Fishing Stage - Fishing Forum
Savannah Georgia Fishing in Winter
Jan 13, 2021 14:38:24   #
John Stier Loc: Savannah, GA
 
My name's John. I've been here in the Savannah area for a few years. I'm looking for advice for fishing saltwater in the winter. Freshwater is my thing, but I'm a transplanted northerner that remembers the surf and backwater days that were amazing in the cold. Any advice would be much appreciated!



| Reply
Jan 13, 2021 14:57:31   #
flyguy Loc: So. Padre Island, TX. 1 & 2, & S.E. MN. 3-12
 
John Stier wrote:
My name's John. I've been here in the Savannah area for a few years. I'm looking for advice for fishing saltwater in the winter. Freshwater is my thing, but I'm a transplanted northerner that remembers the surf and backwater days that were amazing in the cold. Any advice would be much appreciated!


Welcome to the Forum, John. That looks to be a very nice Red Snapper, was it in season, could you keep it? If you have been salt fishing for two years, you have found out the things slow down during the winter months. If the water temp. gets below 55* trout may die, along with other fish, but the trout are most susceptible to cold water temps. The fish simply will not waste any energy to chase a bait. (MHO)

| Reply
Jan 13, 2021 15:05:13   #
John Stier Loc: Savannah, GA
 
Not in season. Let her go.

| Reply
 
 
Jan 13, 2021 15:07:55   #
John Stier Loc: Savannah, GA
 
She's my best from last season



| Reply
Jan 13, 2021 15:13:14   #
flyguy Loc: So. Padre Island, TX. 1 & 2, & S.E. MN. 3-12
 
John Stier wrote:
She's my best from last season


I wonder how many make or end up being shark/dolphin bait.

| Reply
Jan 13, 2021 15:21:23   #
greentime Loc: tampa bay, florida
 
that must have been a fun catch. my smoker would love me if I could pull one of those out of the gulf in my area of florida someday :).

| Reply
Jan 13, 2021 16:47:56   #
John Stier Loc: Savannah, GA
 
That's an Atlantic Red my friend. 1 per person. We always bring in 20 plus per, on a six man.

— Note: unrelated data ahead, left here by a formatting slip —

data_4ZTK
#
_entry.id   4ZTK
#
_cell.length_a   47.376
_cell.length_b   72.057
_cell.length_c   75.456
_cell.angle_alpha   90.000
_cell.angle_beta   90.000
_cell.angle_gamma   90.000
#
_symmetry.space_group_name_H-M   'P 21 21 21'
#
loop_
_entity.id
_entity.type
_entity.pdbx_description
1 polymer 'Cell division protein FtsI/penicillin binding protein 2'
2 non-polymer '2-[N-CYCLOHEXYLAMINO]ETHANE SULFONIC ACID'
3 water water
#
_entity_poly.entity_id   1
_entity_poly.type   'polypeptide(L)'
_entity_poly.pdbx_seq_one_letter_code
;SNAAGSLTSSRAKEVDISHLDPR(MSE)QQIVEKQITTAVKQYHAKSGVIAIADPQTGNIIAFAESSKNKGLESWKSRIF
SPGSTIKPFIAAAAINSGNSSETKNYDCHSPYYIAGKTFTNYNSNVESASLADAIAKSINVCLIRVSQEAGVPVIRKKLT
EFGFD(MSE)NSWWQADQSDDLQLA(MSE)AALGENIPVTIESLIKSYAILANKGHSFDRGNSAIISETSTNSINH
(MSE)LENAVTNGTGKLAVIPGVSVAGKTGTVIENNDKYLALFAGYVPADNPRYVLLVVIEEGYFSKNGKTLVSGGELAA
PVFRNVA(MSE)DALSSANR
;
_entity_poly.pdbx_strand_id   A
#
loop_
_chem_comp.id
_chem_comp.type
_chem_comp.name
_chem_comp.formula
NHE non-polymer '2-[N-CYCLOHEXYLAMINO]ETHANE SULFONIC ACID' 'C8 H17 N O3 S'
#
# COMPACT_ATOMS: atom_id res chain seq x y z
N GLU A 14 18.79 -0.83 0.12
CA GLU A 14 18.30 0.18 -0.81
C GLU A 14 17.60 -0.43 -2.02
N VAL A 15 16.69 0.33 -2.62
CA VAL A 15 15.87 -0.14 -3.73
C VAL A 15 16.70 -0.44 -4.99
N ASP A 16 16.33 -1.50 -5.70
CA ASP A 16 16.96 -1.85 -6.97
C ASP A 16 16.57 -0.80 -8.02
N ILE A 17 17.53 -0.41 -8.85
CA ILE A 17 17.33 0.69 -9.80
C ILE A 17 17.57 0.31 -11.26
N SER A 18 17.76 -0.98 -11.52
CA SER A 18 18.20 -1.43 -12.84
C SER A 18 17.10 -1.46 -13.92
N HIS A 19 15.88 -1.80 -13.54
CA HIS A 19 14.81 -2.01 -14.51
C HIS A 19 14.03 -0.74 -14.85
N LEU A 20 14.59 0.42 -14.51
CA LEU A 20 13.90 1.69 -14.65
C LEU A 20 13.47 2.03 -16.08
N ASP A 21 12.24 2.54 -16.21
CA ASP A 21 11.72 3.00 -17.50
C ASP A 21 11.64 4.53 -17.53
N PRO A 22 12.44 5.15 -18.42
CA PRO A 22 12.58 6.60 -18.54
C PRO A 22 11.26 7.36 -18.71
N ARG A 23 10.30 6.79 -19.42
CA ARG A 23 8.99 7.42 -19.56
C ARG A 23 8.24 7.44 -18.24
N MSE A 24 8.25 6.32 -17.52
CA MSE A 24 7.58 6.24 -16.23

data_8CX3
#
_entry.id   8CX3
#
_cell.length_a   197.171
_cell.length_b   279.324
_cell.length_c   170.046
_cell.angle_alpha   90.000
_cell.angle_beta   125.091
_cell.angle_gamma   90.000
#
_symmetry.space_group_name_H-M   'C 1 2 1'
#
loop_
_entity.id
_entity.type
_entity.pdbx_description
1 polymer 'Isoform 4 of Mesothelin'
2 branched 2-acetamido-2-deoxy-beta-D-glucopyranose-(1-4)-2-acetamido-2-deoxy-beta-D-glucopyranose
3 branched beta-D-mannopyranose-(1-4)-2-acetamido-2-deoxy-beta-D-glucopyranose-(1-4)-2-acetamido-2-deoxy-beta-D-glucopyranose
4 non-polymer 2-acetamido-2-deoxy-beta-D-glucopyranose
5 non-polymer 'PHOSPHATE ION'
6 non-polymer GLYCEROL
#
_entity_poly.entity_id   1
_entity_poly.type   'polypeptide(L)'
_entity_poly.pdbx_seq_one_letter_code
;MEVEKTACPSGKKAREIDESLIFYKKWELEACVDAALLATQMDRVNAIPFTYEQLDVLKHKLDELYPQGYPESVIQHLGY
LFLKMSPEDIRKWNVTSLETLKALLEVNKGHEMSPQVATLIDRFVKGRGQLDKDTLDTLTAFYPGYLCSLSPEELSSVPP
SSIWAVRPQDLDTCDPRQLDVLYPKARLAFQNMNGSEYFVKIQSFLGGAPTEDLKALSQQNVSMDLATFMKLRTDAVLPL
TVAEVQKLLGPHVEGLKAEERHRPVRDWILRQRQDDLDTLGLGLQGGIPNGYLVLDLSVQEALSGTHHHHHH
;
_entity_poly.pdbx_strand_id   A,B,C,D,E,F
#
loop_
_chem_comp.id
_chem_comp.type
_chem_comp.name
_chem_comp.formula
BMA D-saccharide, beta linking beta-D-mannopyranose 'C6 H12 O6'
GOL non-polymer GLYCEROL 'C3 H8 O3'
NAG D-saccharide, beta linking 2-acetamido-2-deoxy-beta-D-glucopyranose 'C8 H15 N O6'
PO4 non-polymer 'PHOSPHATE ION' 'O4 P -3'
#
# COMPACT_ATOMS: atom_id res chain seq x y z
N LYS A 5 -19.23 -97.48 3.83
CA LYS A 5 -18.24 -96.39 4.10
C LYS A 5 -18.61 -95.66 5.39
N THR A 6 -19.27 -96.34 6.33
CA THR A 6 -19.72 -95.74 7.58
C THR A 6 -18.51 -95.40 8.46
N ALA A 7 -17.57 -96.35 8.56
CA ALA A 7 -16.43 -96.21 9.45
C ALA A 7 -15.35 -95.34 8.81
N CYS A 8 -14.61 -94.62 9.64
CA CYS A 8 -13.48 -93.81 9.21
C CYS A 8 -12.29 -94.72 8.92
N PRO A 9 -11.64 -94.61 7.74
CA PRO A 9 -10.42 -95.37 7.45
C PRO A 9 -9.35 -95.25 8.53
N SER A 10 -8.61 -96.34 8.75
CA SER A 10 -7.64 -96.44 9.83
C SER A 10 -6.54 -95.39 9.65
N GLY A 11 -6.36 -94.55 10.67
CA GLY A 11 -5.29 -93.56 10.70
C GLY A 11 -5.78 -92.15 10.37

| Reply
 
 
Jan 13, 2021 16:49:27   #
John Stier Loc: Savannah, GA
 
On my trips none. We do it right. One per and always make sure they go back down. I respect the species and my captain.

| Reply
Jan 13, 2021 16:56:26   #
bknecht Loc: Northeast pa
 
First of all, welcome, secondly, doesn’t look like you need much saltwater advice from the looks of those pictures

| Reply
Jan 13, 2021 17:29:39   #
Fredfish Loc: Prospect CT.
 
John Stier wrote:
My name's John. I've been here in the Savannah area for a few years. I'm looking for advice for fishing saltwater in the winter. Freshwater is my thing, but I'm a transplanted northerner that remembers the surf and backwater days that were amazing in the cold. Any advice would be much appreciated!


Welcome to the Stage John, and those are a he!! of a pair of intro fish! Looks like you could be giving us advice. Good luck and Tight Lines!

| Reply
Jan 13, 2021 18:13:53   #
Lee626 Loc: Brick NJ [ near the Jersey shore ]
 
Welcome John, some nice fish you got there, don't know much about fishin down Georgia way but it looks like your doing pretty good.

| Reply
 
 
Jan 15, 2021 06:43:33   #
FixorFish Loc: SW Oregon
 
flyguy wrote: